The Alabama Supreme Court, by tossing nearly 99 percent of a $3.6 billion verdict against ExxonMobil, the world’s, largest publicly traded oil company, has refused to play Santa to state taxpayers.
The court’s eight Republican justices rejected the state’s claim that ExxonMobil committed fraud against Alabama after two separate juries found it cheated state taxpayers out of millions in royalty payments. The lone member of the court to dissent was Democratic Chief Justice Sue Bell Cobb, who wrote: "Not only does the majority approve of the appropriation of our state’s resources by deceit, it undermines any individual or institution that would pursue honest business practices."
A Montgomery jury in 2003 returned a verdict of $102.8 million in actual damages and fined the company $1 1.8 billion in punitive damages, an amount later reduced by the trial judge to $3.5 billion. In its decision last week the court allowed only $51.9 million in actual damages to stand. The justices had also nullified an earlier jury verdict of $3.5 billion in 1999, sending it back for a new trial on a technicality.
ExxonMobil’s third quarter profit for 2007 totaled $9.41 billion. The company’s Alabama lawyer, David Boyd, said that the verdict "affirms what we have said along.. . that this was never a fraud case."
Jere Beasley, one of the state’s attorneys, called the verdict "a sad day for Alabama," and said the state will probably ask the court to reconsider its decision. Most observers believe such a reconsideration by the court’ to be highly unlikely.
My quick calculation shows that had the trial court’s verdict, which totaled about a third of the state’s annual budgets, been up-held the per capita gain for the state would have been about $783. With the reduction by the court, that amount was reduced to $11.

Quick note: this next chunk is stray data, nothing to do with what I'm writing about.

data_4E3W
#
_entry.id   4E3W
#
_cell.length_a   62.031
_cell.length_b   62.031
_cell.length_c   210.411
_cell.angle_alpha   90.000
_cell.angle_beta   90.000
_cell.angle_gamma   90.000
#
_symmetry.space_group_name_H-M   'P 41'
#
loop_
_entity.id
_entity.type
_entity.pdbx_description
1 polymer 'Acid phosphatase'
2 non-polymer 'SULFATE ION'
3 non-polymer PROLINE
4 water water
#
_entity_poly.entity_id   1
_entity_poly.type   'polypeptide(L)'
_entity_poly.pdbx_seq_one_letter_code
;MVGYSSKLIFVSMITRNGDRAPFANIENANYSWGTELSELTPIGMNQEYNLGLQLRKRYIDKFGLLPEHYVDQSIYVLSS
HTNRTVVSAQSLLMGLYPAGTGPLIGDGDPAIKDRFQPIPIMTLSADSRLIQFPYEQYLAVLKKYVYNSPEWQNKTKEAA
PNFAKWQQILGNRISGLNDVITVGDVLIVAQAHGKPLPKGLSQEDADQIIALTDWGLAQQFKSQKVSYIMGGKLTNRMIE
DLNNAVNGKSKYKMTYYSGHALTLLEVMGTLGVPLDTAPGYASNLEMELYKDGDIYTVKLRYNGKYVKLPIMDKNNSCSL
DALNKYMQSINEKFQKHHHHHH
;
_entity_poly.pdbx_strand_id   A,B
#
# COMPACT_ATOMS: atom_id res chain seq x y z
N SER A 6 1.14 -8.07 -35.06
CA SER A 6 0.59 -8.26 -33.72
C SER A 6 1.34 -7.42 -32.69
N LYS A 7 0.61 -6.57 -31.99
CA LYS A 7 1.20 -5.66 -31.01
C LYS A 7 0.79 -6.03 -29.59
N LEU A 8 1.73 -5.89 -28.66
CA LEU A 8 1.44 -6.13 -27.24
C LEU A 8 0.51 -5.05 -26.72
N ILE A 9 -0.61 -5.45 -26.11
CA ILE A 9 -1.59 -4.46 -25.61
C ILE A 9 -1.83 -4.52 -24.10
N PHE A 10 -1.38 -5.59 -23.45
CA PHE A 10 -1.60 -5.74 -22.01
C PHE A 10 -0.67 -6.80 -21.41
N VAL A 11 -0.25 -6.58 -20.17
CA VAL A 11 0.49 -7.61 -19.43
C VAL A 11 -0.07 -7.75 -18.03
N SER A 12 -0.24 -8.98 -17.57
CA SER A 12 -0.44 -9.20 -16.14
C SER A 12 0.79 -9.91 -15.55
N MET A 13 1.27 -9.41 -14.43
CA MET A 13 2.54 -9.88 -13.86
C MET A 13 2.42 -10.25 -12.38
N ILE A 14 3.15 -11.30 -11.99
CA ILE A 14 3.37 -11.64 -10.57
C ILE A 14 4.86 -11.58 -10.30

Not good news for Roy Johnson … The Birmingham News reports that the driver for former two-year college Chancellor Roy Johnson has told prosecutors that he created a bogus business that would bill college vendors and used their money to give Johnson cash and to pay contractors working on Johnson’s house, according to a plea agreement.
Robert Higgins, who worked as a college carpenter and painter when he met the former chancellor, admitted in the federal court filing that he sent false weekly invoices for as much as $7,000 each to vendors receiving work from two-year colleges. The two vendors already cooperating with prosecutors made the payments to Higgins so he could use it for Johnson, the plea states.
Higgins has agreed to plead guilty to obstruction of justice. He faces a maximum of 20 years in prison and a $250,000 fine. That charge is related to Higgins’ admission that he and Johnson came up with a plan, after they learned about the federal investigation, to lie about the payments from the college vendors, according to the plea agreement. Johnson, once a powerful legislator and Speaker Pro Tern of the State House of Representatives, has become a major target of the investigation into two-year college corruption court records show. Prosecutors have placed a lien on his $1.3 million Opelika house, saying he built it with kickbacks from college vendors.
Tibbets never wavered in defense of his mission … a Paul W. Tibbets, Jr., who etched his mother’s name, Enola Gay, on the nose of his B-29 bomber and piloted it to drop an atomic bomb on Hiroshima, never expressed remorse over his role in helping bring an end to World War 11. He died last week at his home in Columbia, Ohio. He was 92.
Gen. Tibbets never wavered in defense of his mission. "I was anxious to do it," he told an interviewer for the documentary "The Men Who Brought the Dawn," marking the 50th anniversary of the Hiroshima bombing.
"By dropping that bomb, the world has learned its lesson: what nuclear warfare is," his son Gene Tibbets of Montgomery recalled his father saying.
Main to seek Supreme Court seat … Jim Main, Gov. Bob Riley’s finance director, says he plans to seek the seat on the Alabama Supreme Court being vacated b$ Justice Harold See. Main will run as a republican.
The only other announced candidate is District Judge Deborah Paseur of Florence, a democrat.